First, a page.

Cheetah Conservation Funf Hosts Student Expedition as Part of National Geographic’s 125th Anniversary
- by CCF Staff July 17, 2013
FOR IMMEDIATE RELEASE
Contact: Dr. Laurie Marker (ph: 067- 306225, cell: 081-1247887) or Patricia Tricorache (cell: 081-458-6006)
CHEETAH CONSERVATION FUND HOSTS STUDENT EXPEDITION AS PART OF NATIONAL GEOGRAPHIC’S 125TH ANNIVERSARY
(Otjiwarongo, Namibia, 17 July 2013) – Visiting Cheetah Conservation Fund (CCF) was the culmination of a 21-day Namibian programme from National Geographic Student Expeditions. This expedition was one of three special student itineraries created to celebrate National Geographic’s 125th Anniversary. CCF is proud to be one of the very special projects supported by National Geographic’s Big Cats Initiative (BCI).
From 14 to 16 July, 23 youth between the ages of 16 and 18 learned from CCF field researchers aspects of cheetah husbandry and veterinary care, ecological research, and integrated predator-livestock management techniques, including predator identification and CCF’s famous Livestock Guarding Dog programme. Participants shadowed CCF’s experts in tasks including feeding CCF’s resident cheetahs cheetahs, looking after livestock and Livestock Guarding Dogs, and using scat-detection dogs to collect cheetah faeces for genetic analysis.
“The National Geographic Student Expeditions are so important, as they give youth a first-hand look at the importance of balanced eco-systems, and introduce them to the various aspects of field conservation –and what better place than Namibia, which harbours such a precious array of natural treasures,” said Dr. Laurie Marker, CCF’s Founder and Executive Director. “We are excited to think that the experiences of these young men and women, and especially their visit with us, will encourage them to eventually become the conservation leaders of tomorrow.”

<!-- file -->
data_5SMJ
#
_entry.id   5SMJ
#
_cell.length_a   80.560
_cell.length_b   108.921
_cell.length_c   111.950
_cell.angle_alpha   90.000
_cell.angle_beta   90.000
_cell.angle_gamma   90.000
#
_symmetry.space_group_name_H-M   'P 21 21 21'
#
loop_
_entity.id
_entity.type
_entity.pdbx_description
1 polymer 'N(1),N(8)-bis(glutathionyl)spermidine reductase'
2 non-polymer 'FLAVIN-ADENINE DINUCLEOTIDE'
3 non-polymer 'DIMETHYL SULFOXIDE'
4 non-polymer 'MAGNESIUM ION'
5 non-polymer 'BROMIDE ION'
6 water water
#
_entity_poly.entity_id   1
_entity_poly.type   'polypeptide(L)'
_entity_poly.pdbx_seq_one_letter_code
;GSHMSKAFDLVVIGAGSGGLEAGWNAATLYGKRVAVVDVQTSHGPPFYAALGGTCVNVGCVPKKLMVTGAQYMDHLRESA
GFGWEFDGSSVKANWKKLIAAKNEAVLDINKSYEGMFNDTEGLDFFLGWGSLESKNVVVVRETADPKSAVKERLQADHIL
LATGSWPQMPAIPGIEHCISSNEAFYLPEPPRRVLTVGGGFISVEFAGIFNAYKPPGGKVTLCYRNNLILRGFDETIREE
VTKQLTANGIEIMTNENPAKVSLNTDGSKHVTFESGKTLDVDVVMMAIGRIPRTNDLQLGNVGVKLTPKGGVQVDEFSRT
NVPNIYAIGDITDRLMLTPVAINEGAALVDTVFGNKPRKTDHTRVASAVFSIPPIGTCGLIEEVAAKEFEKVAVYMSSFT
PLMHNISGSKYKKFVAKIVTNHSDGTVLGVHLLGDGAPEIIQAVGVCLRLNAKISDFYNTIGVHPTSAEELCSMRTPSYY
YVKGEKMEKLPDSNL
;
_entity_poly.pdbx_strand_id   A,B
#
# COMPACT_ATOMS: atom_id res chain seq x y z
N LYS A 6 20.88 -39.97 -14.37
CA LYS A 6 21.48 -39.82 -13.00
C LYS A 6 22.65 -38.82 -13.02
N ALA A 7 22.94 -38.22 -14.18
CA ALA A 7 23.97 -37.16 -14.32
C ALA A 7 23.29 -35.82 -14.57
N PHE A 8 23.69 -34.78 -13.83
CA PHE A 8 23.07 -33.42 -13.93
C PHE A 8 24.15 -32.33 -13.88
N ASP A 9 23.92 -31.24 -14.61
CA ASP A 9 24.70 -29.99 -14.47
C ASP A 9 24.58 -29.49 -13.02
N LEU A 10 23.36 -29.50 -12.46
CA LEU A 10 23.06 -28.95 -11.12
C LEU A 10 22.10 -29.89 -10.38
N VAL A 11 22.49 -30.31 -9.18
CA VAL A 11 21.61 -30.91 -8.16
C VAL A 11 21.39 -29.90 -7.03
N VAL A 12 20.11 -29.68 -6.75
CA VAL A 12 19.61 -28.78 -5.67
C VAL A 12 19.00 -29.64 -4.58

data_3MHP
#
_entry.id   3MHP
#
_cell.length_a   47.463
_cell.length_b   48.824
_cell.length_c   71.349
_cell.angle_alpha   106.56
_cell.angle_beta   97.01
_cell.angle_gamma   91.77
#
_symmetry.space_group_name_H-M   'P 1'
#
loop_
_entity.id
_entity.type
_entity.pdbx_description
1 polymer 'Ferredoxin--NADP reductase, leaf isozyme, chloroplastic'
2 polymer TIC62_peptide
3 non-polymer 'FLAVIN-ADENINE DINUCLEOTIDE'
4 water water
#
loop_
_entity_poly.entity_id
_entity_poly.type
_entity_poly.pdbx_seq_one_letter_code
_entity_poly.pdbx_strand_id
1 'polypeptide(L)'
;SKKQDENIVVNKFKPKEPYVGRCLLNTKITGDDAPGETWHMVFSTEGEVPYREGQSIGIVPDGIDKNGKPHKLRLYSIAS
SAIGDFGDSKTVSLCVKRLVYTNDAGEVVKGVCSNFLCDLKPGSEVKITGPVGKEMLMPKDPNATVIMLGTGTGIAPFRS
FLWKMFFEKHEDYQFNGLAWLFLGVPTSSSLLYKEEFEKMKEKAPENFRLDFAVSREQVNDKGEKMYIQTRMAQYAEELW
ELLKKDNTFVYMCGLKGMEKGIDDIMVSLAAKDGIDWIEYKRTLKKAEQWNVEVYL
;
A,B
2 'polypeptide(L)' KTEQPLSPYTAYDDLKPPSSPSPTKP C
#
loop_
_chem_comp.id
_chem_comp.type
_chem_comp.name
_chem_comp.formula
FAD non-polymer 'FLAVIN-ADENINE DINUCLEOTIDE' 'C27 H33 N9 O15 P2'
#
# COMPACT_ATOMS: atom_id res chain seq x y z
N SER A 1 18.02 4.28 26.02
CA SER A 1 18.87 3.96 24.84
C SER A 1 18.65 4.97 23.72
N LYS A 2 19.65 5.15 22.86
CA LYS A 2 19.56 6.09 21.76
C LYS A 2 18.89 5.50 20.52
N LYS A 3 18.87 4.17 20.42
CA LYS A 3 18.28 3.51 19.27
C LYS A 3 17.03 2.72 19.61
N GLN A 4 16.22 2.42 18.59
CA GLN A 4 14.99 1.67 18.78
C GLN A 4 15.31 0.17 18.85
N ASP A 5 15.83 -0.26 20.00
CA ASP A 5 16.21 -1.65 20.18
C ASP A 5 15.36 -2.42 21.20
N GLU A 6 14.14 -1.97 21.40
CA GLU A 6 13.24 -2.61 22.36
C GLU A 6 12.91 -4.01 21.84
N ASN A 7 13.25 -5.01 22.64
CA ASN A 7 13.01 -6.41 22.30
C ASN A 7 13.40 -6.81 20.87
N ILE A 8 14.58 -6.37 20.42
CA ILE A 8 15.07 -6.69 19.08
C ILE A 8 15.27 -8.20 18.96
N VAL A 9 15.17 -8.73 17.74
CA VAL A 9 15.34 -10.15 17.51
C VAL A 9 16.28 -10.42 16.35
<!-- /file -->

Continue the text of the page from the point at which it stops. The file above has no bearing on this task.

Prior to their arrival at CCF, the group learned about rhino conservation in Damaraland and track leopards at N/a’an Ku Sê, which is also supported by the BCI. The students also visited other Namibian landmarks including the Etosha National Park, and the Namib Desert. Participants in National Geographic Student Expeditions utilise photography, film and other media to develop a special presentation that conveys the messages about conservation issues they encountered during the expedition.
The Cheetah Conservation Fund (CCF) is a Namibian non-profit trust dedicated to the long-term survival of the cheetah and its ecosystems.
Since 1990, the organisation has developed education and conservation programmes based on its bio-medical cheetah research studies, published over 60 scientific research papers and has presented educational programmes to more than 300,000 outreach school learners, donated over 400 livestock guarding dogs to commercial and communal farmers as part of the CCF innovative non-lethal livestock management programme, and has established a cheetah genome resource bank of cheetah sperm, tissue and blood samples.
Research into cheetah biology and ecology has greatly increased our understanding of the fastest land animal and education programmes for schools and the farming community help change public attitudes to allow predator and humans to co-exist. However, despite the many successes of CCF programmes, the cheetah is still Africa’s most endangered big cat with ~10,000 cheetahs remaining.
For more information:
Cheetah Conservation Fund
PO Box 1755, Otjiwarongo – Namibia
Tel: (067) 306225
Fax: (067) 306247